Personally I’m surprised that anyone would pay more than £1 to acquire us, with everything else wrapped up in ‘if and when’ clauses. We are a loss-making company in League One and as such the only way to balance those losses is through player sales, which of course works against the goal of promotion. Barring some exceptional circumstances (which do occur), whereby a team with modest resources comes together under an influential manager and outperforms to the extent of getting promoted, getting back up to the second flight requires investment. And in the Championship you can expect to run materially higher losses just to hold your own. Perhaps the best way to handle this now is the approach adopted by Bournemouth – to get promotion to the Championship and then throw money in quickly to make the promised land in one or two seasons (and to hell with FFP requirements). That contrasts with Ipswich, who have been in the Championship since 2002 – and have as a result racked up substantial losses (I did see a figure quoted recently but can’t find it now).

Roland’s dream that FFP would create a more level playing field and that this, together with a network approach to move players around and contain costs, went out of the window a long time ago. All he is left with is a third-division football club. So just why anyone would consider paying the sort of price that has been suggested is beyond me. I would want to take over a debt-free company (with the debt parked only to be repaid if we get into the Premiership) with the purchase price reflecting an estimate of how much investment would be required to get into the Championship and then to cover say a couple of seasons there.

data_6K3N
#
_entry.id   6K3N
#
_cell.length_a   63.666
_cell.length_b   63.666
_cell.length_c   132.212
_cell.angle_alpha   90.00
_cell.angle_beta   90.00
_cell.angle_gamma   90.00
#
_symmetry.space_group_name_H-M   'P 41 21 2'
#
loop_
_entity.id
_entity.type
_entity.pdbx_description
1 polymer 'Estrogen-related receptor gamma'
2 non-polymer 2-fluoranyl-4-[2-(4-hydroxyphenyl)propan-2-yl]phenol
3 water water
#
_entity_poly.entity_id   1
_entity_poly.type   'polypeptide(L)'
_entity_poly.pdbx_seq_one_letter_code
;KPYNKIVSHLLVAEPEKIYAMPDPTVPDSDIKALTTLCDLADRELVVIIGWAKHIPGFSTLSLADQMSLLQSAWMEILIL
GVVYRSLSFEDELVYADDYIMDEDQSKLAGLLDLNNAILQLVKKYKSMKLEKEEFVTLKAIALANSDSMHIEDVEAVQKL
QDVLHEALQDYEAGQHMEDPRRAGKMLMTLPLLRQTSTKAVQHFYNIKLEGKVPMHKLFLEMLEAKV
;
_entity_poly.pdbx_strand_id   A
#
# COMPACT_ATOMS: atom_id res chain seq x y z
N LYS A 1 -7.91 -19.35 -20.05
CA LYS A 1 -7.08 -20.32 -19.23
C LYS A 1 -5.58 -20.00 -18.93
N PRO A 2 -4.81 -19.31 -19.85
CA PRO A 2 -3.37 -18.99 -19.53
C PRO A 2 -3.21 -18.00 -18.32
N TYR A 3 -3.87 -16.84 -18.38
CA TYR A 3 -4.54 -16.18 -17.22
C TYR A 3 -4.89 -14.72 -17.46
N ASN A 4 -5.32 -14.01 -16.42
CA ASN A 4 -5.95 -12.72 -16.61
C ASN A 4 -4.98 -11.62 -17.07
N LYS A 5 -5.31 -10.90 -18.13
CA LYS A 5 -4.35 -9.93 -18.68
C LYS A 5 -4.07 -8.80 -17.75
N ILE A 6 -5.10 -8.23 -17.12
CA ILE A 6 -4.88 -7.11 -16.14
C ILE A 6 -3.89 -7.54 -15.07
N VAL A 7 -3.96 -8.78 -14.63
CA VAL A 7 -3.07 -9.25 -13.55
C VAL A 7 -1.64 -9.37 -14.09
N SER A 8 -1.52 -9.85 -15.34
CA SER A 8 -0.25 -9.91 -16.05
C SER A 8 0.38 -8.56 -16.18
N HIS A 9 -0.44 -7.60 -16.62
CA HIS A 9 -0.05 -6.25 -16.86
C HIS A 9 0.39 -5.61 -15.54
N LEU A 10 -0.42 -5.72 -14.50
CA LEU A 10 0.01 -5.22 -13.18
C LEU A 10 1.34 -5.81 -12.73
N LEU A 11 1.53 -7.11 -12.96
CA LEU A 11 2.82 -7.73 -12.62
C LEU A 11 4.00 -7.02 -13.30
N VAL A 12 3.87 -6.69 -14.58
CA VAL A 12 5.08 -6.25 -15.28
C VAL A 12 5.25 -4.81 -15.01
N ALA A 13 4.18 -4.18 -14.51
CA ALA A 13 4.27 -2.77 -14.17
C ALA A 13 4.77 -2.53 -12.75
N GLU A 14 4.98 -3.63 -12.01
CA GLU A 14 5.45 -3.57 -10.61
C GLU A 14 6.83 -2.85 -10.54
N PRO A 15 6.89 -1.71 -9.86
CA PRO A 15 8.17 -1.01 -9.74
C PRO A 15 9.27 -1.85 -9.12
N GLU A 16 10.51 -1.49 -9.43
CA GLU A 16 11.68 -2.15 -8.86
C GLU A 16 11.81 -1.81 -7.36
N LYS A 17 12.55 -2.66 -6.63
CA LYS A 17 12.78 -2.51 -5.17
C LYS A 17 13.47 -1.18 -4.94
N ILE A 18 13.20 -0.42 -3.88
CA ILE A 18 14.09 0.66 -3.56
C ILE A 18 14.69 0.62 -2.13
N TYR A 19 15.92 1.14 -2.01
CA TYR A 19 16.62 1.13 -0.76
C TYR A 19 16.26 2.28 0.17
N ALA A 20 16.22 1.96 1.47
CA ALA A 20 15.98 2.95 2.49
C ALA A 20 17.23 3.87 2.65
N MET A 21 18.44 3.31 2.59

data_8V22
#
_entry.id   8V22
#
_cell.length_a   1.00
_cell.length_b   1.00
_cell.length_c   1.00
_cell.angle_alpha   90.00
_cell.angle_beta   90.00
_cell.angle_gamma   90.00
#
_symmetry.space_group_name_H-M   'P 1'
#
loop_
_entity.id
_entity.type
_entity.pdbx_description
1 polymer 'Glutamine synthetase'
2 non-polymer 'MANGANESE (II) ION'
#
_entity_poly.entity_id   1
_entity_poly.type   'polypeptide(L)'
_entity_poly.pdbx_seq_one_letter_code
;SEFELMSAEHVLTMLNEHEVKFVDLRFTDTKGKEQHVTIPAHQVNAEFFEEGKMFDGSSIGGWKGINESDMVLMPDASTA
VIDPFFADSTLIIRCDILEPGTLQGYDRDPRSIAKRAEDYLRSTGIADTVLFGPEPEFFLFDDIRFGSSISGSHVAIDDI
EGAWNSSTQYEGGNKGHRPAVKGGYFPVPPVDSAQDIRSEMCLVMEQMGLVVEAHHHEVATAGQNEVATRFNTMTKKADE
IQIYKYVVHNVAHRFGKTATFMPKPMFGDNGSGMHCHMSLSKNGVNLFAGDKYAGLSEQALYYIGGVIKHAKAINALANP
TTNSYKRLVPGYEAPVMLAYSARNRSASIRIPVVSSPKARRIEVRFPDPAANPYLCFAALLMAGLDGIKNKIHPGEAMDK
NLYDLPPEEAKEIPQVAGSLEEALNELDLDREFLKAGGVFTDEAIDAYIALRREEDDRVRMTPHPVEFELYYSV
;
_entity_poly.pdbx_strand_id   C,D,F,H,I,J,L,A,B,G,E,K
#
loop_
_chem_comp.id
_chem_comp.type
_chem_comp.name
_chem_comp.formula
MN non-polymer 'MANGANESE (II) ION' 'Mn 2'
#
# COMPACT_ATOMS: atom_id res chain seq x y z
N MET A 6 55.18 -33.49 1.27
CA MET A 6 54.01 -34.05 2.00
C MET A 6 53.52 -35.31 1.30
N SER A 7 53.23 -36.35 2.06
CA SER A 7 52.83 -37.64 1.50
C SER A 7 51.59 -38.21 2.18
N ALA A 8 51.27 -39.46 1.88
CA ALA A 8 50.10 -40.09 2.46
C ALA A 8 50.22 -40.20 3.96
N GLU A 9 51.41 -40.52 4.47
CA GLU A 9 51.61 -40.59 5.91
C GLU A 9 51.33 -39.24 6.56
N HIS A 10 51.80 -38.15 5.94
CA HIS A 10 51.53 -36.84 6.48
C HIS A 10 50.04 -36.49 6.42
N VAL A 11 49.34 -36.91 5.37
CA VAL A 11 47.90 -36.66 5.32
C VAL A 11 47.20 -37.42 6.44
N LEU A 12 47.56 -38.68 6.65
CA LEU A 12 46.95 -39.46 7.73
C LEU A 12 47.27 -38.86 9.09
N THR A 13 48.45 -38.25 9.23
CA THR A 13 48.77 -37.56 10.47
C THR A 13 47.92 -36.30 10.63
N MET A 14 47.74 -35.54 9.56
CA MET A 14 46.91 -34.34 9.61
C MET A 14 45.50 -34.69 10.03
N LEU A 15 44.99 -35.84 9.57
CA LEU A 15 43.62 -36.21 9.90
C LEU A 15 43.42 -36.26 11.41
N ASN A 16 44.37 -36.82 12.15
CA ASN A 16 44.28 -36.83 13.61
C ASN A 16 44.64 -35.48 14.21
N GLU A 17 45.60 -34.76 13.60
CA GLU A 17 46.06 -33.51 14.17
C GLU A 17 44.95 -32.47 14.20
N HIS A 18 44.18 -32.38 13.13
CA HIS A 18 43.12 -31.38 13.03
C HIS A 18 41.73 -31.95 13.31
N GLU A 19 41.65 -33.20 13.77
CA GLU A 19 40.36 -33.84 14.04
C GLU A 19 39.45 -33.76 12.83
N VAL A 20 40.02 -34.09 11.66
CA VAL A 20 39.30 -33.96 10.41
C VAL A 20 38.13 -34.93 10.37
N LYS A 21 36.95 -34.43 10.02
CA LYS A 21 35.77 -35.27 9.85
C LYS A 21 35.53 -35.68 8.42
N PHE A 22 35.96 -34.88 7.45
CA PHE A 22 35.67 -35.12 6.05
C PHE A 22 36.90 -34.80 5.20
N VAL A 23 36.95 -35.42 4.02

Of course the other way to value an asset is to use as a benchmark the price for similar recent sales (while accepting that no two football clubs are the same). This isn’t helped by the fact that it seems the norm not to disclose anything these days. The price for Barnsley wasn’t disclosed (nor was that for Northampton) but the talk was of £10-20m. We may consider them to be a ‘smaller’ club than us but they are of course already in a higher division.

I guess the bottom line is that so far at least none of our potential purchasers has budged sufficiently from realism into Duchatelet-pricing for a deal to be struck. That suggests that either he does materially lower his asking price – or we are stuck with him for a while longer, until he finally lowers his asking price.